Sparring political factions on Capitol Hill struck a compromise yesterday that would allow the House Agriculture Committee to continue work on a federal bailout of the Farm Credit System (FCS) but would not put it on the fast track envisioned by Democrats.
The compromise was reached after Rep. Edward R. Madigan (Ill.), ranking Republican, invoked parliamentary procedures for a second straight day to stop committee consideration of a bill that GOP members complained they had not had an opportunity to study.
Committee Republicans, torn between Farm Belt constituents' concerns about the troubled FCS and White House objections to some provisions of the bailout package, also grumbled that the fast-track procedure was a veiled Democratic move to boost their political fortunes before the August recess.
They contended that Speaker Jim Wright (D-Tex.) and Majority Whip Tony Coelho (D-Calif.) had conspired to speed up the farm-credit bill in a bow to the presidential campaign of Rep. Richard A. Gephardt (D-Mo.), who plans to spend much of Congress' August break in Iowa. Coelho laughed in response to the allegation.
Under the agreement, reached yesterday with Coelho participating, the committee will complete its consideration of the FCS bailout next week and, rather than acting before the recess as had been planned, the full House will deal with it after Labor Day.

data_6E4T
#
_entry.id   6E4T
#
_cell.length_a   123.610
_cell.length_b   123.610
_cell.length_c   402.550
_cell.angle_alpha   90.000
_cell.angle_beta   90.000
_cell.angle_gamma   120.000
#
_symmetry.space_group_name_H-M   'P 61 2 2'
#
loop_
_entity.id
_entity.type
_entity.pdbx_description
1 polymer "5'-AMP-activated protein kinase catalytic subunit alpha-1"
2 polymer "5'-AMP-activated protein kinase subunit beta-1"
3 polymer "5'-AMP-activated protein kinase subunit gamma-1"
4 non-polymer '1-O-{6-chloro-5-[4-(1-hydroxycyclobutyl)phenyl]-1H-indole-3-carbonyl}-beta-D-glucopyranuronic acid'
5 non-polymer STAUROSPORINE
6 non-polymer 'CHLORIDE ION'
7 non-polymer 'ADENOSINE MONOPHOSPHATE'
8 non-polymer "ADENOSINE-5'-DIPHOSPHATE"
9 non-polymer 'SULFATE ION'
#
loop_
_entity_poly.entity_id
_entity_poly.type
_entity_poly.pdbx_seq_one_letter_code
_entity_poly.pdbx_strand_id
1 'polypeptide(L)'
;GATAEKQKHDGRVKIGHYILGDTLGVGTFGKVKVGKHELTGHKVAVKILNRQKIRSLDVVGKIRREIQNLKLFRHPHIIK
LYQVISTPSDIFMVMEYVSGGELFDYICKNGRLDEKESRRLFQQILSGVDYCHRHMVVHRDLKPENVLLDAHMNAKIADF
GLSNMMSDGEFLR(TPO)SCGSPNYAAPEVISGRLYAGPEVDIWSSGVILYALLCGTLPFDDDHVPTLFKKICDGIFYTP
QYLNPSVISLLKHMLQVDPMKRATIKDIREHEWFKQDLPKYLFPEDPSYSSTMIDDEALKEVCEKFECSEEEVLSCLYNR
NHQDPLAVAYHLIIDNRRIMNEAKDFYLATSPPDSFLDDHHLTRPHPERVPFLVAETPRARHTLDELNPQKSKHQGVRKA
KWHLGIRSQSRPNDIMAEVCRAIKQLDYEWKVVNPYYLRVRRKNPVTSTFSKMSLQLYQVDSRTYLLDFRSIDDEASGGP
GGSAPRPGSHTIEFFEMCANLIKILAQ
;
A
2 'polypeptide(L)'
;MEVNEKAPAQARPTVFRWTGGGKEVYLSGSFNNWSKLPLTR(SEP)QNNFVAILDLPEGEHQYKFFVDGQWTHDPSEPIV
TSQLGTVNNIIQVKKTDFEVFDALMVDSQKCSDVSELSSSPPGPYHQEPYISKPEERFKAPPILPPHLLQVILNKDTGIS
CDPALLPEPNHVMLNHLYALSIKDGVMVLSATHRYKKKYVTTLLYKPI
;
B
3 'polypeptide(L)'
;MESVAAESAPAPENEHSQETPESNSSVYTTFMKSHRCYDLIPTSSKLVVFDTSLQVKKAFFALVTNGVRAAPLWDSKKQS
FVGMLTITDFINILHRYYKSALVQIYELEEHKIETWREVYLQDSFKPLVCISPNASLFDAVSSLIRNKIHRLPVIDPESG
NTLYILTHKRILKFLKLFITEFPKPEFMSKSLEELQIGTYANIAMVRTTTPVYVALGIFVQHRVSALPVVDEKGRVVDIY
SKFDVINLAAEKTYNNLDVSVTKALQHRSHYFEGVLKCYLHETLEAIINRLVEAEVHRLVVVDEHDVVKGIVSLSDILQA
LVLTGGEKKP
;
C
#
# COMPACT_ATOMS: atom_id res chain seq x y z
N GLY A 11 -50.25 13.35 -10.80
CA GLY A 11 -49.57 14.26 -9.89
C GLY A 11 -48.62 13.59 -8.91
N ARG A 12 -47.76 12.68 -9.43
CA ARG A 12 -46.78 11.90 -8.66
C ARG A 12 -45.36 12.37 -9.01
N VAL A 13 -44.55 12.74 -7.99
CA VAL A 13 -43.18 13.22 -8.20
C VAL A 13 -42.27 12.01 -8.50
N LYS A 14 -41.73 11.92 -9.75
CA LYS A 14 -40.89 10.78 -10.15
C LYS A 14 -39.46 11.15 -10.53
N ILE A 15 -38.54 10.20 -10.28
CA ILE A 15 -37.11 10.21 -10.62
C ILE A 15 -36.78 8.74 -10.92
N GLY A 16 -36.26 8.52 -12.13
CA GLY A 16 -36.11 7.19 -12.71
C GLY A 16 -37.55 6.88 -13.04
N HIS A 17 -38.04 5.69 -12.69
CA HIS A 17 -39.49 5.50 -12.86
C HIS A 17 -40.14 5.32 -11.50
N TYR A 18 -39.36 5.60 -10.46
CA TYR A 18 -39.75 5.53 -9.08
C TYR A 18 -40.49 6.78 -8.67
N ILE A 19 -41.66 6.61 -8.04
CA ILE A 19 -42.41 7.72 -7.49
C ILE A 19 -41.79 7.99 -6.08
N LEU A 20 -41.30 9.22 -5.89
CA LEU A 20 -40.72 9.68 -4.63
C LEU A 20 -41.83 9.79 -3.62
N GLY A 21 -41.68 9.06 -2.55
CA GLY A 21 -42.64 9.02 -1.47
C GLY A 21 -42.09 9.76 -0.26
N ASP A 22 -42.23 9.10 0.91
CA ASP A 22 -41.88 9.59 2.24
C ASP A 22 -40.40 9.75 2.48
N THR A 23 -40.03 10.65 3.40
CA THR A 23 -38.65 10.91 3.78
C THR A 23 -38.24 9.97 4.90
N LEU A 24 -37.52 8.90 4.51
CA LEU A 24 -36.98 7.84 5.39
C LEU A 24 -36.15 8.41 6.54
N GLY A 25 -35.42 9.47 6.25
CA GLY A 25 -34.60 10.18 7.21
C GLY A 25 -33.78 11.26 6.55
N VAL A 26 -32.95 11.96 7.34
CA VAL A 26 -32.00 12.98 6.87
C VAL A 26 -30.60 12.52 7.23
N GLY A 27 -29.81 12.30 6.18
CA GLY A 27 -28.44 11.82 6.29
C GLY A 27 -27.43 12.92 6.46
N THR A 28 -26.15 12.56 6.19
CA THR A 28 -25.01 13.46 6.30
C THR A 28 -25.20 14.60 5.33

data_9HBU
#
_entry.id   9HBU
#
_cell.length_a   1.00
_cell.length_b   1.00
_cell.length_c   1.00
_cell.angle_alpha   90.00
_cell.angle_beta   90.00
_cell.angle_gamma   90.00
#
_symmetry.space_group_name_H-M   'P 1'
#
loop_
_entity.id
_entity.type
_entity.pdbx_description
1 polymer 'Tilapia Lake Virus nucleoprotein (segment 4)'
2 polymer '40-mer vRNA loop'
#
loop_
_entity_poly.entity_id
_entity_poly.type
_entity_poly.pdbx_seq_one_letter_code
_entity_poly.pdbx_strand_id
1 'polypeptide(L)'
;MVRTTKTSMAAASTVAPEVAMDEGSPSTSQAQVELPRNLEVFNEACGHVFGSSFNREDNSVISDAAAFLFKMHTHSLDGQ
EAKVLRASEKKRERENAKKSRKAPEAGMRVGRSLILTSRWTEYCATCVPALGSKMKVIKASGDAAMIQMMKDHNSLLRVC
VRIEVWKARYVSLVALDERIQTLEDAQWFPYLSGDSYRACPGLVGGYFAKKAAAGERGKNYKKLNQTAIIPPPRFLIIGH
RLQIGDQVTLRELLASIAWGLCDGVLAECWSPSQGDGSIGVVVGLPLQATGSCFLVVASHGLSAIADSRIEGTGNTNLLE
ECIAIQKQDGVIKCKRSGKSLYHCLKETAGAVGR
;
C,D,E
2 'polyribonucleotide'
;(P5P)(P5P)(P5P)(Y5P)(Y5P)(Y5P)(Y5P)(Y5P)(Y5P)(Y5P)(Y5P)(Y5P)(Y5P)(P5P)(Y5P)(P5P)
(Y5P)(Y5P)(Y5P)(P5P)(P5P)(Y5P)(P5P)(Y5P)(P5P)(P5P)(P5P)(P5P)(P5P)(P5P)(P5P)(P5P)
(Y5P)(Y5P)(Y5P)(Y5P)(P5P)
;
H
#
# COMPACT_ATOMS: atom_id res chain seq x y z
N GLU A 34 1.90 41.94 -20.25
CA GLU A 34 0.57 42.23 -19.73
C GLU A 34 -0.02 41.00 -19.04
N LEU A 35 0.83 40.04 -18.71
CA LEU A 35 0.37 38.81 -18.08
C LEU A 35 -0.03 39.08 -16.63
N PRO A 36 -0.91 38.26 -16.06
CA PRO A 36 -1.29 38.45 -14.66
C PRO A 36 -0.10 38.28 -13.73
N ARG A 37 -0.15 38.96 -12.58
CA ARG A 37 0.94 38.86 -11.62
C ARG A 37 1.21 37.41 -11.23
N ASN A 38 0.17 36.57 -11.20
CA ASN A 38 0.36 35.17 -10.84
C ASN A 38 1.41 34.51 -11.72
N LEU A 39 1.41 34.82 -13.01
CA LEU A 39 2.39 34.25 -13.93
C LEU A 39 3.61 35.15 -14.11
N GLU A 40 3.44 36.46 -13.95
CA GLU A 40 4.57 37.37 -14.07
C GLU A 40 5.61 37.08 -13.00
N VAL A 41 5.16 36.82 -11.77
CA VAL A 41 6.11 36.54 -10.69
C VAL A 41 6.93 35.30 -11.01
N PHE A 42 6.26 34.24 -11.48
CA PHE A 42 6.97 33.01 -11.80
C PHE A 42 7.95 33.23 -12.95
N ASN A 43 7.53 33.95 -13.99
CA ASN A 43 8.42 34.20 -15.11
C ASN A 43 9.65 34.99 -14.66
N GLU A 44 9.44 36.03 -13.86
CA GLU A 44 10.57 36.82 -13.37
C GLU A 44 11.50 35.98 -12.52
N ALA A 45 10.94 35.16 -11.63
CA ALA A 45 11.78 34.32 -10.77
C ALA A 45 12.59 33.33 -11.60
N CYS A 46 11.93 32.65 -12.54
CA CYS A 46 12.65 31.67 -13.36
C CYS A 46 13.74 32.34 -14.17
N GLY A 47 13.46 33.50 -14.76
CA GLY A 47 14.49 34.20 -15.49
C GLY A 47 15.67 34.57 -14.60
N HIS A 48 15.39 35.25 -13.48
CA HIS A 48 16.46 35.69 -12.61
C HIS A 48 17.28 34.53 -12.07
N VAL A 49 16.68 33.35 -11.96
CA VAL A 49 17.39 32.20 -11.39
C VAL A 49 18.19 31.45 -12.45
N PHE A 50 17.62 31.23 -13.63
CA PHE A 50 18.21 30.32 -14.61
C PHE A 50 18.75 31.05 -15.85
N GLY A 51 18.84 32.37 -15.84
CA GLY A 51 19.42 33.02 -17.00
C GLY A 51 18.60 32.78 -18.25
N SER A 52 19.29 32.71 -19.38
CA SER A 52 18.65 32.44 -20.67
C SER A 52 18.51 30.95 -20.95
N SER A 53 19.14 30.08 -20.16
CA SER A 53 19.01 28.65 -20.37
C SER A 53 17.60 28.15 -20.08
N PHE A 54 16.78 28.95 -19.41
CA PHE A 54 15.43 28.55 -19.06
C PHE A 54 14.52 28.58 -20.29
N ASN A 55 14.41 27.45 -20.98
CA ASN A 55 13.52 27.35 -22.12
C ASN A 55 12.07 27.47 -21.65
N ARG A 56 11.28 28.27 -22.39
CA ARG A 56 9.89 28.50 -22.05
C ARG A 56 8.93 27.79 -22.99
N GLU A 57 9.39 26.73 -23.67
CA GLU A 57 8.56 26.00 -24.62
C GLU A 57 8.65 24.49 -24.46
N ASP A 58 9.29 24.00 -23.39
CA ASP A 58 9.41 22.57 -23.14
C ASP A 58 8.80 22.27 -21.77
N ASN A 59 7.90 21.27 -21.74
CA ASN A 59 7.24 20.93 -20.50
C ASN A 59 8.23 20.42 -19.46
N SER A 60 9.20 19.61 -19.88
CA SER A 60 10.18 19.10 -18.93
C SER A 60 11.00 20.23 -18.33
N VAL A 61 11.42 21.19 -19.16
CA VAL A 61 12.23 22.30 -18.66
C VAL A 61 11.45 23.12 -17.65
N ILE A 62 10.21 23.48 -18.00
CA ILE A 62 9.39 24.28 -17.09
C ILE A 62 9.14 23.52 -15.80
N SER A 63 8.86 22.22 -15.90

Rep. Pat Roberts (R-Kan.) said, "We gain time to thoroughly understand what's in the bill -- in the hope that a cleaner version with amendments would be acceptable to the administration . . . . If we are going to sell this to the administration and a skeptical Congress, we had to have a bipartisan effort."
Beyond deciding on the shape of the table, as it were, the committee didn't get far on the bill, approving only minor amendments on a section that would apply to Farmers Home Administration borrowers and discussing potential cost of the FCS rescue and ways to finance it.
FCS officials insist that the system, which holds about a third of the nation's farm debt, will need access to a $6 billion line of federal credit to avoid collapse this year. But they said first and second quarter losses for 1987 apparently were below projections.